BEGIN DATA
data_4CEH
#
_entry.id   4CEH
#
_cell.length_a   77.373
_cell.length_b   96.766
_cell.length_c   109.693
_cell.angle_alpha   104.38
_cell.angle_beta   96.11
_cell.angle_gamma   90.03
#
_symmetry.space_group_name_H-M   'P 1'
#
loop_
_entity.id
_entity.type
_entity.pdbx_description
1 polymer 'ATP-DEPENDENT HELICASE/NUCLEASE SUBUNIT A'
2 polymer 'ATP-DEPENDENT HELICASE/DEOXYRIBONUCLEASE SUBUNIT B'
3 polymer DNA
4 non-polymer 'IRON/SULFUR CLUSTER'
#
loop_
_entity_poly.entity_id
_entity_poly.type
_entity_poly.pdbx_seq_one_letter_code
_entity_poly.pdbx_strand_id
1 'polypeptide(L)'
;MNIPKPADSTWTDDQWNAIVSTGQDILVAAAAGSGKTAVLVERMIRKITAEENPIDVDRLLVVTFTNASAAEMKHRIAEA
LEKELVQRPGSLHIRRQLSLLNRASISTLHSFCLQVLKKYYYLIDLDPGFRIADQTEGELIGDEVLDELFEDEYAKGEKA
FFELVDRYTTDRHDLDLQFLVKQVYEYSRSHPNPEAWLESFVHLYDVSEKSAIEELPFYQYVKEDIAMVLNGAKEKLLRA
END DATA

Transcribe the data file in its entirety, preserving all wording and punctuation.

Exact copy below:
data_4CEH
#
_entry.id   4CEH
#
_cell.length_a   77.373
_cell.length_b   96.766
_cell.length_c   109.693
_cell.angle_alpha   104.38
_cell.angle_beta   96.11
_cell.angle_gamma   90.03
#
_symmetry.space_group_name_H-M   'P 1'
#
loop_
_entity.id
_entity.type
_entity.pdbx_description
1 polymer 'ATP-DEPENDENT HELICASE/NUCLEASE SUBUNIT A'
2 polymer 'ATP-DEPENDENT HELICASE/DEOXYRIBONUCLEASE SUBUNIT B'
3 polymer DNA
4 non-polymer 'IRON/SULFUR CLUSTER'
#
loop_
_entity_poly.entity_id
_entity_poly.type
_entity_poly.pdbx_seq_one_letter_code
_entity_poly.pdbx_strand_id
1 'polypeptide(L)'
;MNIPKPADSTWTDDQWNAIVSTGQDILVAAAAGSGKTAVLVERMIRKITAEENPIDVDRLLVVTFTNASAAEMKHRIAEA
LEKELVQRPGSLHIRRQLSLLNRASISTLHSFCLQVLKKYYYLIDLDPGFRIADQTEGELIGDEVLDELFEDEYAKGEKA
FFELVDRYTTDRHDLDLQFLVKQVYEYSRSHPNPEAWLESFVHLYDVSEKSAIEELPFYQYVKEDIAMVLNGAKEKLLRA